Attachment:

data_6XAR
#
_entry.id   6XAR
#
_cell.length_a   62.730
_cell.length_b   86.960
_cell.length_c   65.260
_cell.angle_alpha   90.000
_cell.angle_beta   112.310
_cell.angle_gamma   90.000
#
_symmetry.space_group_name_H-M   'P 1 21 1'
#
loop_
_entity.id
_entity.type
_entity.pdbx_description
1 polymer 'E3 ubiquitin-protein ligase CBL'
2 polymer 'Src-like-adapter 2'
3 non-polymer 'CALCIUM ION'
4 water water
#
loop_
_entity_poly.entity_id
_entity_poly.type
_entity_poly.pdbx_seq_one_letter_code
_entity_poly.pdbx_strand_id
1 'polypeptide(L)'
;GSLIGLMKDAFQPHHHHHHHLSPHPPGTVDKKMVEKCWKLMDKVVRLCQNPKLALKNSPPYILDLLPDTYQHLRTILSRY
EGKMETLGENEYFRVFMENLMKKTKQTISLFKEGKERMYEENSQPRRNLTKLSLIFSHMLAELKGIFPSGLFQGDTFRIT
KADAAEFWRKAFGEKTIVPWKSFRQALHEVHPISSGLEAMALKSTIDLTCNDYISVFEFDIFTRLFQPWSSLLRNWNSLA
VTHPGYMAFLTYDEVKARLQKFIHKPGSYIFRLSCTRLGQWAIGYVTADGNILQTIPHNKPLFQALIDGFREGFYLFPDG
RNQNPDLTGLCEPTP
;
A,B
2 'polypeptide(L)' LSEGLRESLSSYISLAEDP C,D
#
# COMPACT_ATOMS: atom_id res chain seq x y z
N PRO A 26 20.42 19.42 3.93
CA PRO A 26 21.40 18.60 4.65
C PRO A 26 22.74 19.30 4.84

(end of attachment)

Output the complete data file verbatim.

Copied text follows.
data_6XAR
#
_entry.id   6XAR
#
_cell.length_a   62.730
_cell.length_b   86.960
_cell.length_c   65.260
_cell.angle_alpha   90.000
_cell.angle_beta   112.310
_cell.angle_gamma   90.000
#
_symmetry.space_group_name_H-M   'P 1 21 1'
#
loop_
_entity.id
_entity.type
_entity.pdbx_description
1 polymer 'E3 ubiquitin-protein ligase CBL'
2 polymer 'Src-like-adapter 2'
3 non-polymer 'CALCIUM ION'
4 water water
#
loop_
_entity_poly.entity_id
_entity_poly.type
_entity_poly.pdbx_seq_one_letter_code
_entity_poly.pdbx_strand_id
1 'polypeptide(L)'
;GSLIGLMKDAFQPHHHHHHHLSPHPPGTVDKKMVEKCWKLMDKVVRLCQNPKLALKNSPPYILDLLPDTYQHLRTILSRY
EGKMETLGENEYFRVFMENLMKKTKQTISLFKEGKERMYEENSQPRRNLTKLSLIFSHMLAELKGIFPSGLFQGDTFRIT
KADAAEFWRKAFGEKTIVPWKSFRQALHEVHPISSGLEAMALKSTIDLTCNDYISVFEFDIFTRLFQPWSSLLRNWNSLA
VTHPGYMAFLTYDEVKARLQKFIHKPGSYIFRLSCTRLGQWAIGYVTADGNILQTIPHNKPLFQALIDGFREGFYLFPDG
RNQNPDLTGLCEPTP
;
A,B
2 'polypeptide(L)' LSEGLRESLSSYISLAEDP C,D
#
# COMPACT_ATOMS: atom_id res chain seq x y z
N PRO A 26 20.42 19.42 3.93
CA PRO A 26 21.40 18.60 4.65
C PRO A 26 22.74 19.30 4.84